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Children’s shows usually fall into one of two categories: educational or entertaining. Some incorporate aspects of both paths, but in the broadest sense, any show can be defined as more one than the other. Shows that attempt to effectively balance the two objectives often end up compressing “important” storylines to maintain engagement. For example, children’s series like “Drake and Josh,” “Suite Life of Zack and Cody,” and “iCarly” all attempted to tackle important topics before wrapping them up in a neat bow without establishing any significant or meaningful long-term storylines.
These shows’ creators aim to entertain with serialized fiction that relies upon underdeveloped character tropes, and most of the plotlines’ educational aspects don’t last. On the other side of the spectrum, shows like “Sesame Street” and “Schoolhouse Rock!” intend to educate, but fall short of entertaining anyone over the age of six years old.
There aren’t many children’s shows with the emotional and intellectual depth that children should be exposed to. Shows like “Spongebob Squarepants,” while entertaining, do nothing to engage young audiences with any emotional or intellectual stimulation. Once children grow too old for overtly educational shows like “Blue’s Clues” and “Sesame Street,” they encounter shows whose creators stop trying to insert important storylines altogether. What’s missing are children’s shows that entertain while still teaching important life lessons. This is where “Avatar: The Last Airbender” excelled.
“Avatar,” which celebrated its 15th anniversary on Feb. 21, created characters and storylines that were far more complex than the shows it competed with. The show had important messages to convey, and it did so in a captivating and substantial way. First and foremost, the animated series depicted several characters of color while respecting the cultures that those characters came from. Though obviously influenced by anime styles, this cartoon is grounded in its nuanced depictions of East Asian and Inuit cultures.
Beyond exposing young and impressionable American audiences to a uniquely diverse cast of characters, “Avatar” created a somewhat mystical elemental bending system that was represented as a spiritual and cultural phenomenon rather than a generic set of superpowers. The show introduced a tyrannical ruler and generated vehement opposition towards this ruler throughout its three seasons, but in the end, the series still focused on the importance of peace, redemption, and respect for all forms of life. The show’s main character, Aang, repeatedly emphasizes how important it is to remain peaceful in the fight for peace.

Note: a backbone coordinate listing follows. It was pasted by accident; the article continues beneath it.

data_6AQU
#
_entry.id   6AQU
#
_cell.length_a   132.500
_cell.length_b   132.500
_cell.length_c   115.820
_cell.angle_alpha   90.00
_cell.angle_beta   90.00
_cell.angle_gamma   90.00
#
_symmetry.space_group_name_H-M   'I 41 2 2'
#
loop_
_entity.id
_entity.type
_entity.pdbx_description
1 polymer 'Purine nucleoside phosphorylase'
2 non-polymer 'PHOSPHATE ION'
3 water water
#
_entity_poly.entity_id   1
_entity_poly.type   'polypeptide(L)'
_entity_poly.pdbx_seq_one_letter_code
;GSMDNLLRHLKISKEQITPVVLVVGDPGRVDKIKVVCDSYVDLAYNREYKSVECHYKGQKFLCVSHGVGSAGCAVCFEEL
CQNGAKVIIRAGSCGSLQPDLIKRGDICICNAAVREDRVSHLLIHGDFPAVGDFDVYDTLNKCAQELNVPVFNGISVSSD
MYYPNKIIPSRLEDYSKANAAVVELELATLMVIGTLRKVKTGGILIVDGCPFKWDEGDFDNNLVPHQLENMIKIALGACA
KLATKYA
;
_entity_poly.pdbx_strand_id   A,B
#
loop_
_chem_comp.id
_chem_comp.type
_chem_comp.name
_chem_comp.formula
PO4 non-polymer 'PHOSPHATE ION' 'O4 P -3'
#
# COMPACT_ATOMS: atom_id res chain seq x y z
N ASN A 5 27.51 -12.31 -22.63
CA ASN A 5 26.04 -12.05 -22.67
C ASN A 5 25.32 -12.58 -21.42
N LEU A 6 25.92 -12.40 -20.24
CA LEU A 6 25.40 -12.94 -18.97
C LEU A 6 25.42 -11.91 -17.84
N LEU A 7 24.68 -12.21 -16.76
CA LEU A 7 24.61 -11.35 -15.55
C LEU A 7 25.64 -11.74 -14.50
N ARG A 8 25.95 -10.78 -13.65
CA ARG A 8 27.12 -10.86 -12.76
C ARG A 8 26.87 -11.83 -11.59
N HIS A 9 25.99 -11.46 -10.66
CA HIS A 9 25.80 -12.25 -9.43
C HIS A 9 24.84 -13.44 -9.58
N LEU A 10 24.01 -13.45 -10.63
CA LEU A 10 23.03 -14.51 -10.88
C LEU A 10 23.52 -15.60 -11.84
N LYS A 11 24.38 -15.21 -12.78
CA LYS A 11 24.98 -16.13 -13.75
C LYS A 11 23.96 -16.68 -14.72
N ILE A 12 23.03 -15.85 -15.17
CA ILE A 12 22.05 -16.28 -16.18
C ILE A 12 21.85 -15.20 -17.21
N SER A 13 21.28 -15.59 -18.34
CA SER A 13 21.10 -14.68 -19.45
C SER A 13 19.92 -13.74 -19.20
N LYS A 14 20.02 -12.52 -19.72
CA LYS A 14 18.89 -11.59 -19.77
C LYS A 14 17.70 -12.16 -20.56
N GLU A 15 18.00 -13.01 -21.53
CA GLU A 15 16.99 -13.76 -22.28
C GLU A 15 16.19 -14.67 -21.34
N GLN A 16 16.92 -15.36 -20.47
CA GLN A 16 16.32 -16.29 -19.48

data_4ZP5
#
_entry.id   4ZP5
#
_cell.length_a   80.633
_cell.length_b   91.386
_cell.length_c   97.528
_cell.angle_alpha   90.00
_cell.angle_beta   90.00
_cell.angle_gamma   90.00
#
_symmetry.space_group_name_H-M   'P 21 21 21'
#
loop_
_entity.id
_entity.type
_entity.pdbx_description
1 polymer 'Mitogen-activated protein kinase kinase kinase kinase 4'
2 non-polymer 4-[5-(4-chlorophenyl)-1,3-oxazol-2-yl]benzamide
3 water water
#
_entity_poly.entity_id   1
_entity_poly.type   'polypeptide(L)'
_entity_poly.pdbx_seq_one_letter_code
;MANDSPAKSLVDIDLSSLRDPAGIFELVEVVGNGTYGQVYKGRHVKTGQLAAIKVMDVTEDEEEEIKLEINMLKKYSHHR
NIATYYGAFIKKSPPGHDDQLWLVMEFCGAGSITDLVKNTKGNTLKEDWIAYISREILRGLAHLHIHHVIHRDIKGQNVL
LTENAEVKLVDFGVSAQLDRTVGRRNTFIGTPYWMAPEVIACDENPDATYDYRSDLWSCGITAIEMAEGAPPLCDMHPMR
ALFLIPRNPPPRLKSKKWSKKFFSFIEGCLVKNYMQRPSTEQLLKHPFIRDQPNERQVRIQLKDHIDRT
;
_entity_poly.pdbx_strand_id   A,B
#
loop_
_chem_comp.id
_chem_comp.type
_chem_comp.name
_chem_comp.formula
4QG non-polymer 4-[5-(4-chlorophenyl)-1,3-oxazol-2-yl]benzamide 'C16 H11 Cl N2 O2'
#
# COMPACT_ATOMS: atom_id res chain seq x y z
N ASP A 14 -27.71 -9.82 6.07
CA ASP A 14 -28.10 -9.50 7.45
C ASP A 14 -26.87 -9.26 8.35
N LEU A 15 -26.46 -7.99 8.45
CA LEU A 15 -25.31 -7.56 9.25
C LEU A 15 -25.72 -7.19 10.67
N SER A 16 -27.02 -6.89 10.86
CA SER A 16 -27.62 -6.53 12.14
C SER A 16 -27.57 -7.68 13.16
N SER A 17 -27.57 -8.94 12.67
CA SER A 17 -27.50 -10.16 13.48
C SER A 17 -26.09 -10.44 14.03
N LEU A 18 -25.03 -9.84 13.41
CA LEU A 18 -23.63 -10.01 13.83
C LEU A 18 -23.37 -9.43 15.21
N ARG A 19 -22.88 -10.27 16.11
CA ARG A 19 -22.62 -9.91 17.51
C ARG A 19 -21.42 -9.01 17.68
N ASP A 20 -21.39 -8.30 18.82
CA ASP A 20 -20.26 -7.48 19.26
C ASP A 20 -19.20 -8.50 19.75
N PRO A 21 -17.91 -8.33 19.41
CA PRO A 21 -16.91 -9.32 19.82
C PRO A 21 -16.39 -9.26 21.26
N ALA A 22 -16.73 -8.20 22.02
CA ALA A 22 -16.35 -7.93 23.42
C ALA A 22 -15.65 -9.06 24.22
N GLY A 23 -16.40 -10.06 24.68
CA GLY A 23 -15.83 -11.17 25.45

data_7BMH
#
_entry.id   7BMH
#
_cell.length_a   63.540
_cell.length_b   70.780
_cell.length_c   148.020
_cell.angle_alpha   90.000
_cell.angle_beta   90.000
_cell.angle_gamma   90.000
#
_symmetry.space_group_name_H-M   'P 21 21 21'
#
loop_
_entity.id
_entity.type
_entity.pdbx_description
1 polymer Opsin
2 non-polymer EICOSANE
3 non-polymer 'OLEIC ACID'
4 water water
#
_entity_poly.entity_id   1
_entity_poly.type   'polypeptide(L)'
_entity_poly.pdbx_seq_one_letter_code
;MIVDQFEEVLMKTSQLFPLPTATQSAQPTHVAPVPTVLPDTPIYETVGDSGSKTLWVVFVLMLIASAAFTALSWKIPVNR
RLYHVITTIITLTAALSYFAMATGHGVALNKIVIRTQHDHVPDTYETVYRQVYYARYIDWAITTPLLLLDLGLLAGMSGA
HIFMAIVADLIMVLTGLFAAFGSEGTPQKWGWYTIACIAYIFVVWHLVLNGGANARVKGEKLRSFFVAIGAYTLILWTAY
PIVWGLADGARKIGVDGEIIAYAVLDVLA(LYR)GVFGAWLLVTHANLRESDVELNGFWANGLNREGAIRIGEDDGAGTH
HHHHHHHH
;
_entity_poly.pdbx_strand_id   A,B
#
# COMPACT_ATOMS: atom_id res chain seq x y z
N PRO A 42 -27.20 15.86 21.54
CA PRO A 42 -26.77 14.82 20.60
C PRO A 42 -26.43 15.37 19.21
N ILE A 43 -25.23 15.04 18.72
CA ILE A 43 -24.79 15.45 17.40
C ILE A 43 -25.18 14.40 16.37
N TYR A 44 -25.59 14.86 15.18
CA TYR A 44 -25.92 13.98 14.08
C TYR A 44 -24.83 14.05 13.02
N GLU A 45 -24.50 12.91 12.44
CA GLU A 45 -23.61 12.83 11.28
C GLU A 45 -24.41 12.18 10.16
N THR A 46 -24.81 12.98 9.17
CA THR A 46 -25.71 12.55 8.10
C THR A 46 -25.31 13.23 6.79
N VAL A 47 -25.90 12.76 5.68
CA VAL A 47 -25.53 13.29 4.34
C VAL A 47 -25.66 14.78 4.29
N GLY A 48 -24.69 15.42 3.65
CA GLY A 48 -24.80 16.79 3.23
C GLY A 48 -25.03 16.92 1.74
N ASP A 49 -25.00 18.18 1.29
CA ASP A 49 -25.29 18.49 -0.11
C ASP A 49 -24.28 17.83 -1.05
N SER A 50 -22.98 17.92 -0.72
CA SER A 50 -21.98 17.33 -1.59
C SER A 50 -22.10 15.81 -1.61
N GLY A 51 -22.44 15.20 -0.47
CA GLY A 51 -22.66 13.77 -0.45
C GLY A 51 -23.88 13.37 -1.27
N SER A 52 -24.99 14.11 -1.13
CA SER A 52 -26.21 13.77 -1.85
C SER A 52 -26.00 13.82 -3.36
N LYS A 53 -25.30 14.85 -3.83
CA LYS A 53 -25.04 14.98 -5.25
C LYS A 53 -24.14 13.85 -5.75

The show featured some single-episode storylines, but each episode still motivated the show’s overall progression — no episode was unimportant in terms of story or character development. Speaking of character development, “Avatar” created one of the most surprising, authentic, and compelling examples of a redemptive character arc in its main villain, Zuko, who changed his ways and ultimately helped to dismantle the tyranny he once exemplified.
“Avatar” also featured several powerful female characters, some of whom were stereotypically feminine and some of whom were not. The show’s danger had real and intense stakes — some characters were even killed. Even so, it remained child-appropriate and light-hearted in nature whilst balancing these difficult and important topics. There was humor and levity that made the characters likeable, but this did not detract from the more intense aspects of the very same characters. This show stands out in the lineup of children’s television for the thought and effort put into creating something important and entertaining for both children and their parents.
Many who watched “Avatar” as children are influenced for life by its messages and themes. The complexity of this show rivals the genius of “Harry Potter,” but all within the context of a children’s television program broadcasted alongside series as inane as “Spongebob Squarepants.” “Avatar: The Last Airbender” should be considered the greatest and most important work in all of children’s television.
— Staff writer Joseph P. Kelly can be reached at firstname.lastname@example.org.
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